Key Points:

  • Boeing reveals that the deliveries of its 737 jetliners this year will be at the lower end of its initially targeted range of 400 to 450 jets due to recent issues with supplier Spirit AeroSystems Holdings Inc.

  • Boeing CFO Brian West communicates negative profit margins in Q3 for the company’s commercial and defense units, while maintaining an optimistic outlook for annual free cash flow, projected between $3 billion and $5 billion.

  • Despite the prevailing challenges with manufacturing defects and supplier issues, Boeing affirms the stability of its mid-decade production targets for the 737 and 787 Dreamliner, showcasing resilience in its strategic planning.

Boeing 737 Delivery Targets Impacted Due to Supplier Snag

ARLINGTON — At a recent investor conference, Boeing’s Chief Financial Officer, Brian West, revealed that this year, the deliveries of its prized 737 jetliner are expected to barely meet the lower end of its initially targeted range of 400 to 450 units, citing a supplier glitch as the cause. The recent snag involves supplier Spirit AeroSystems Holdings Inc., who reportedly improperly drilled some holes in 737 bulkheads, which are essential in sustaining cabin pressure.

West acknowledged during his address at the Jefferies conference that the third quarter will witness negative profit margins in the commercial and defense segments of the company. This adverse projection comes as Boeing grapples with manufacturing defects, potentially tracing back several years, including a prior issue from Spirit involving the brackets used to secure the 737’s vertical fin to the core fuselage.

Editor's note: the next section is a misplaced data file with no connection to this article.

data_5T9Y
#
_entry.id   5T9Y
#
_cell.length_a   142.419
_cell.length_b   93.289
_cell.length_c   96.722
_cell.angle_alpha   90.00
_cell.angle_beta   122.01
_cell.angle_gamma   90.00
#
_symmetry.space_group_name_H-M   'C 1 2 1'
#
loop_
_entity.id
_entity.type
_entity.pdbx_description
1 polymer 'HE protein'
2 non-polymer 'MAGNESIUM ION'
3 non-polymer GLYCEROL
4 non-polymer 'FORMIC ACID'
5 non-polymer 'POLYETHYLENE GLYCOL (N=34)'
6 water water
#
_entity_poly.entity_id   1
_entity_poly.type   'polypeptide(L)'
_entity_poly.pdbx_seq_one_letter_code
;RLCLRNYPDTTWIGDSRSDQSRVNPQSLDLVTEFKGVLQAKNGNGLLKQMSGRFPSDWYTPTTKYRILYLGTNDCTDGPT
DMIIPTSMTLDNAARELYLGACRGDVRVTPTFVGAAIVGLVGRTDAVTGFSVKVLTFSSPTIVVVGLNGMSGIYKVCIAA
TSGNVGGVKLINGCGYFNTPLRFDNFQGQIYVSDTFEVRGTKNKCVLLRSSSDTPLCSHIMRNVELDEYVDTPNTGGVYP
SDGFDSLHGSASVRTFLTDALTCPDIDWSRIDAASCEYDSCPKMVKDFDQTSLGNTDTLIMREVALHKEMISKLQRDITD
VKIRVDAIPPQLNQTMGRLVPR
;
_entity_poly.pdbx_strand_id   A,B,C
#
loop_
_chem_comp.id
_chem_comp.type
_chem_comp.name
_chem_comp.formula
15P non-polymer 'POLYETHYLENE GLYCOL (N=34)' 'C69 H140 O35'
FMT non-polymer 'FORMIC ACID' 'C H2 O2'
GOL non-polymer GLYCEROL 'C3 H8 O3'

Despite the hurdles, West expressed a sustained positive outlook, highlighting the company’s objective to generate free cash flow within the bracket of $3 billion to $5 billion in the current fiscal year. He assured that the mid-decade goals concerning the cash reserves and the production targets for both 737 and 787 Dreamliner remain unaltered, emphasizing the company’s resilient stance amid the ongoing challenges.

While addressing the recent concerns, West delineated the current state of the deliveries, stating that only 22 narrowbody jetliners were handed over in August. However, he conveyed an expectation to escalate the shipment to 70 jets within the third quarter, a move aimed at partially countervailing the previous delays.

Boeing had previously acknowledged last month the issues with Spirit AeroSystems, emphasizing that the anomaly would result in short-term delays in deliveries. At that point, the company had stated that it was in the process of assessing the repercussions of this glitch on its annual delivery target while working diligently to enhance output levels.